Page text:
You may not know it but 2015 has been declared, by no less an august organisation than the United Nations, as the International Year of Light and Light-based Technologies. I had the pleasure of attending the international launch in January at the UNESCO headquarters in Paris, which received presentations from five Nobel Laureates.
We were reminded of the history of optics and the science of light – going back to 1015 when Ibn Al Haythem published his Book of Optics. He is recognised for producing one of the first cameras (funny to think that a piece of technology in your smartphone is 1000 years old) and for suggesting that we see because of light going into our eyes rather than our eyes sending out some sort of probing beam.
Other anniversaries include 200 years of the wave theory of light (Fresnel), 150 years of electromagnetic waves (Maxwell), 100 years of general relativity (Einstein) and 50 years of optical fibre communications.
The UK launch of the International Year of Light was also held in January – at St James’s Palace, London, hosted by the Duke of York, who is the UK patron. Many local events have been planned to celebrate the Year and details can be found on the UK web site. I have already presented one event on “Light for Life” at Café Scientifique in Didcot.
The Year is not only about science. Light is important as an art-form, both man-made and natural. Too much light can be an issue in our modern world – blocking out the spectacle of the night sky. It is supposed to be the year in which people all over the world consider and actively promote the way that light and light-based technologies can make a positive contribution to energy, education, agriculture and health.
It is stunning to realise that when the sun goes down, about a third of the world's population don’t have access to on-grid electricity for light. These people use candles or kerosene lamps. Both are expensive and their use is limited meaning that children don’t have the opportunity to study in the evening – a key means of exiting poverty.
The health implications of reading in close proximity to the fumes of a kerosene lamp are horrendous. Statistics that were presented at the opening ceremonies in Paris and London suggested that more people in Africa die from fume-related illnesses than die from HIV/AIDS. A number of charities are providing alternatives to these lamps, usually based on LED technology.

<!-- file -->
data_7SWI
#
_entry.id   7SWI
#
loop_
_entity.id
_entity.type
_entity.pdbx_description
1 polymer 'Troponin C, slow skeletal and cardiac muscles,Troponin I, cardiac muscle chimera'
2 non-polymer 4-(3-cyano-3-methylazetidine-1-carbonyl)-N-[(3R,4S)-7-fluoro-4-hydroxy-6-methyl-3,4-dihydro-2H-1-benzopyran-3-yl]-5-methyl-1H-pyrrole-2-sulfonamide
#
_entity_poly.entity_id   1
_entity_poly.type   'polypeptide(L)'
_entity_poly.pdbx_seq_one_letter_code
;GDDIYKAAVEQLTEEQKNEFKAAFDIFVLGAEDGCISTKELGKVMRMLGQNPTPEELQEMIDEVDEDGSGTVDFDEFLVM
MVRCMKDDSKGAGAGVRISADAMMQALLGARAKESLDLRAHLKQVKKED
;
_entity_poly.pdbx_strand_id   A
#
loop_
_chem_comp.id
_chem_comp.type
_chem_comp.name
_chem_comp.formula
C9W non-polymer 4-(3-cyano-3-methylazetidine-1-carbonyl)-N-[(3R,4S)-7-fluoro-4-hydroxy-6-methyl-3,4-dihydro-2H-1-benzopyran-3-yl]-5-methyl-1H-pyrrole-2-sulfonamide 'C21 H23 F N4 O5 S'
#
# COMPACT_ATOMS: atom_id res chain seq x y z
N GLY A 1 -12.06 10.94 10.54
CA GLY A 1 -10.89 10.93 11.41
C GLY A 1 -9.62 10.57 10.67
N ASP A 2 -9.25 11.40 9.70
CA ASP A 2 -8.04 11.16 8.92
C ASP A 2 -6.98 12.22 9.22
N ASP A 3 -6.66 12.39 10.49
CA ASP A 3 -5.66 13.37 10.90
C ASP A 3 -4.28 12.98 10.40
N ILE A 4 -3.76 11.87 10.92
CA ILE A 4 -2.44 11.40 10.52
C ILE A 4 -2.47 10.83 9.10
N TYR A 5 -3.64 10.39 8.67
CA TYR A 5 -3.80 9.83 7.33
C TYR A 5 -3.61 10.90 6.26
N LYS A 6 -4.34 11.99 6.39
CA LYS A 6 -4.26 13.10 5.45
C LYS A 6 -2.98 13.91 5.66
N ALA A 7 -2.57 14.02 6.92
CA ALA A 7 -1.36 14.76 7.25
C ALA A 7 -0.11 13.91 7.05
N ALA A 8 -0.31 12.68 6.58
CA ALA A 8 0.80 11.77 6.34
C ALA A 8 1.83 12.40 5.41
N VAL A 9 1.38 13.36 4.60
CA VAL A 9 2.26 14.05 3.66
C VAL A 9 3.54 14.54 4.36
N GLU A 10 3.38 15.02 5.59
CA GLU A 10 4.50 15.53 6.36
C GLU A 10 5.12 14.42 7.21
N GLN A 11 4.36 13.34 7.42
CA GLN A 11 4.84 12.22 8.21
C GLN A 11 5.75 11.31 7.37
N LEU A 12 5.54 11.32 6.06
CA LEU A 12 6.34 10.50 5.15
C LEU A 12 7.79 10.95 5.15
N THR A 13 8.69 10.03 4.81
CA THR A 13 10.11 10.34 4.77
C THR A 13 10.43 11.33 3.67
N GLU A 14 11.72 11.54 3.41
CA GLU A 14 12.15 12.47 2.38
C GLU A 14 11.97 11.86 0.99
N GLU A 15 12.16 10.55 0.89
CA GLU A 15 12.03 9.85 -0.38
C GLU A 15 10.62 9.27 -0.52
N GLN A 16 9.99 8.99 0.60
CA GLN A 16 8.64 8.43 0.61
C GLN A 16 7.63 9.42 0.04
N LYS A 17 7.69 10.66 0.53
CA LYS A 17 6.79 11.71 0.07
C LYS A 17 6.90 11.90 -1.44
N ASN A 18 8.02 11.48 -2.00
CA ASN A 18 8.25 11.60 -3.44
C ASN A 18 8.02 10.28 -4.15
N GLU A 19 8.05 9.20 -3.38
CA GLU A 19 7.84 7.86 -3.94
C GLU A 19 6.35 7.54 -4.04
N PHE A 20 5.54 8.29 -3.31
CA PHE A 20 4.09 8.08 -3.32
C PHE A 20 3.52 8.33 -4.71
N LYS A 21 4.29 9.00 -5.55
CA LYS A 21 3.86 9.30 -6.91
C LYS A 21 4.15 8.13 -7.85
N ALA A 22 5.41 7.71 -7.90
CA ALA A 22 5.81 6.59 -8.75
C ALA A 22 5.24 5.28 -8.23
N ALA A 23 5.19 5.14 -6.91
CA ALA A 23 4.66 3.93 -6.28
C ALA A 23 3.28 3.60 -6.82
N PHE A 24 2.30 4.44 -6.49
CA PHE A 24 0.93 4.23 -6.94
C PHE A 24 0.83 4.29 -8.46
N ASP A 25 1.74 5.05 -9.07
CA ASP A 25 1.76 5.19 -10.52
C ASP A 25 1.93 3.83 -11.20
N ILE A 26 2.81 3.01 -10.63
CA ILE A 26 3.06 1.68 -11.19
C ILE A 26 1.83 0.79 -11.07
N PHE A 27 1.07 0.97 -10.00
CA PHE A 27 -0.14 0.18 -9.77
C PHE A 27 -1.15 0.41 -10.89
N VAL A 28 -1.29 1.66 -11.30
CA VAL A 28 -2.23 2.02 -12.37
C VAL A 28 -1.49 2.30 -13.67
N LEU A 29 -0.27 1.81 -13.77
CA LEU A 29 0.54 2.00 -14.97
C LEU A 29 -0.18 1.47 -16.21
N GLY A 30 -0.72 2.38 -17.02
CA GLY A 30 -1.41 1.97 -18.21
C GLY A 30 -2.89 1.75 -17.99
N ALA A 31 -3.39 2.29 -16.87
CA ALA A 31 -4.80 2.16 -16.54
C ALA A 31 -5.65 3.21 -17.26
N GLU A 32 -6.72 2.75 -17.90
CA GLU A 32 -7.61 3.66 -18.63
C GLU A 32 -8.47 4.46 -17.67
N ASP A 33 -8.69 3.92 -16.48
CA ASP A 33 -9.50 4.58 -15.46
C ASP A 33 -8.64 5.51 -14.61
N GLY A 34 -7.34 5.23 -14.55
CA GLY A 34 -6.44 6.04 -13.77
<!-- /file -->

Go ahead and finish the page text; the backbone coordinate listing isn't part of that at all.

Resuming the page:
Where sunlight is abundant, it is sensible to use that sunlight to charge batteries that can power LED lanterns for use in the evening. One charity is selling these to communities at a price equivalent to one month’s kerosene fuel costs. The lanterns are likely to have a ten-year life and are free to run.
The International Year of Light brings together scientific societies, educational institutions and unions from all over the world. A key event for the UK is the hosting of the 28th Session (Conference) of the International Commission on Illumination (CIE from the French name) in Manchester at the end of June/beginning of July. Ann Webb, the first female president of CIE, is based at Manchester University.
As honorary Director of Division 6 “Photobiology and Photochemistry" I will be there, as will a number of my PHE colleagues who are experts on the health and wellbeing issues of human exposure to light. The Conference is particularly important for the UK because the last time it was here was in 1970.
This is a good time to be talking about light, as many people did during last week’s eclipse, and specifically a timely point to mention UV (ultraviolet radiation from the sun). Earlier this month we started posting live measurement updates of UV levels on DEFRA’s UK-AIR. There, you can check out exact UV levels from one of our nine monitors dotted around the UK and consider UV levels nearest you.
This is something we’ve been working towards for many years (our first monitoring station is coming up to its 25th birthday) and we now think we’ve sorted out the system so that you can access it on a tablet or mobile phone wherever you are. We hope that this summer, and perhaps even this spring, it’ll become a really well used resource. Find out more about how UV can have both positive and negative effects on health from the Met Office.
It’s interesting to see so much public discussion in this field at present, especially when it’s one which we’ve been closely involved in researching for such a long time. As well as our UV monitoring we’ve research programmes into the health benefits and detriment of light, at the right and wrong times of day, how light can affect how and when we sleep and the effects that different kinds of lighting technology are having on us and our eyes.
At the risk of a pun I’d say 2015 is definitely shaping up as a year to make light of.
Image: Solar measurement system